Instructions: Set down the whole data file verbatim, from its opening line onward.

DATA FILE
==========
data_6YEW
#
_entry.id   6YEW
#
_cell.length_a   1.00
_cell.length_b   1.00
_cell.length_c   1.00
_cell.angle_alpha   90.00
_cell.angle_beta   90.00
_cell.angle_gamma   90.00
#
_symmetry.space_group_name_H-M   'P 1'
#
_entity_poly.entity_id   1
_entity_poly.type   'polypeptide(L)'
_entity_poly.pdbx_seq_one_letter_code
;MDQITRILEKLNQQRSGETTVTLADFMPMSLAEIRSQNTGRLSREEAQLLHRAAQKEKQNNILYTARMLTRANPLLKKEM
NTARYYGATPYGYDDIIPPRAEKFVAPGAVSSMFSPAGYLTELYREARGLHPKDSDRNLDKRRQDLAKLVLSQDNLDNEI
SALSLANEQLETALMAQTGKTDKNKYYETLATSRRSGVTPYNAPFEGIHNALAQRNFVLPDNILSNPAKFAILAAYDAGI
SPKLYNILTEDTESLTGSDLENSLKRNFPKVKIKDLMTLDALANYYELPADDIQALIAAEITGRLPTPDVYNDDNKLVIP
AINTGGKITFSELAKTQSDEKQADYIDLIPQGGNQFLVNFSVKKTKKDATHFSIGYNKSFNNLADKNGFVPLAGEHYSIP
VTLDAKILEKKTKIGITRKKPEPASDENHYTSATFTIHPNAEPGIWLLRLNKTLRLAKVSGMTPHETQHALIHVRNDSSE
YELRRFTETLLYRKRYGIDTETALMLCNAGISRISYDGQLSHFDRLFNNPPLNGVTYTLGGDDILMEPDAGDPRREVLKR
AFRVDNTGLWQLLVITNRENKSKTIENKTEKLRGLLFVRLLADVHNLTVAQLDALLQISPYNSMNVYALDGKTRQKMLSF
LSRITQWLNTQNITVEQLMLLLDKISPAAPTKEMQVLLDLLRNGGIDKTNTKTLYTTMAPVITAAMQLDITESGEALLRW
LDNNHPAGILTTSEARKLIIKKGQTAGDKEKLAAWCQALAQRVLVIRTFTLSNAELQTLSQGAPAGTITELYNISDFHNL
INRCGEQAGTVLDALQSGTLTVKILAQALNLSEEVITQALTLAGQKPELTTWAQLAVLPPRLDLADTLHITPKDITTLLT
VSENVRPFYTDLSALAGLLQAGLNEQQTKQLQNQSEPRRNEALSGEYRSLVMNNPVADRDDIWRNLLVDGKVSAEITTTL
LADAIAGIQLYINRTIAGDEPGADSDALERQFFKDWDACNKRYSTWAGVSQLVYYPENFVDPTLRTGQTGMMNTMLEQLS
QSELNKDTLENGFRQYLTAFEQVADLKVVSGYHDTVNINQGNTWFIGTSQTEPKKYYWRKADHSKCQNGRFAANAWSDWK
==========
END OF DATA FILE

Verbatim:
data_6YEW
#
_entry.id   6YEW
#
_cell.length_a   1.00
_cell.length_b   1.00
_cell.length_c   1.00
_cell.angle_alpha   90.00
_cell.angle_beta   90.00
_cell.angle_gamma   90.00
#
_symmetry.space_group_name_H-M   'P 1'
#
_entity_poly.entity_id   1
_entity_poly.type   'polypeptide(L)'
_entity_poly.pdbx_seq_one_letter_code
;MDQITRILEKLNQQRSGETTVTLADFMPMSLAEIRSQNTGRLSREEAQLLHRAAQKEKQNNILYTARMLTRANPLLKKEM
NTARYYGATPYGYDDIIPPRAEKFVAPGAVSSMFSPAGYLTELYREARGLHPKDSDRNLDKRRQDLAKLVLSQDNLDNEI
SALSLANEQLETALMAQTGKTDKNKYYETLATSRRSGVTPYNAPFEGIHNALAQRNFVLPDNILSNPAKFAILAAYDAGI
SPKLYNILTEDTESLTGSDLENSLKRNFPKVKIKDLMTLDALANYYELPADDIQALIAAEITGRLPTPDVYNDDNKLVIP
AINTGGKITFSELAKTQSDEKQADYIDLIPQGGNQFLVNFSVKKTKKDATHFSIGYNKSFNNLADKNGFVPLAGEHYSIP
VTLDAKILEKKTKIGITRKKPEPASDENHYTSATFTIHPNAEPGIWLLRLNKTLRLAKVSGMTPHETQHALIHVRNDSSE
YELRRFTETLLYRKRYGIDTETALMLCNAGISRISYDGQLSHFDRLFNNPPLNGVTYTLGGDDILMEPDAGDPRREVLKR
AFRVDNTGLWQLLVITNRENKSKTIENKTEKLRGLLFVRLLADVHNLTVAQLDALLQISPYNSMNVYALDGKTRQKMLSF
LSRITQWLNTQNITVEQLMLLLDKISPAAPTKEMQVLLDLLRNGGIDKTNTKTLYTTMAPVITAAMQLDITESGEALLRW
LDNNHPAGILTTSEARKLIIKKGQTAGDKEKLAAWCQALAQRVLVIRTFTLSNAELQTLSQGAPAGTITELYNISDFHNL
INRCGEQAGTVLDALQSGTLTVKILAQALNLSEEVITQALTLAGQKPELTTWAQLAVLPPRLDLADTLHITPKDITTLLT
VSENVRPFYTDLSALAGLLQAGLNEQQTKQLQNQSEPRRNEALSGEYRSLVMNNPVADRDDIWRNLLVDGKVSAEITTTL
LADAIAGIQLYINRTIAGDEPGADSDALERQFFKDWDACNKRYSTWAGVSQLVYYPENFVDPTLRTGQTGMMNTMLEQLS
QSELNKDTLENGFRQYLTAFEQVADLKVVSGYHDTVNINQGNTWFIGTSQTEPKKYYWRKADHSKCQNGRFAANAWSDWK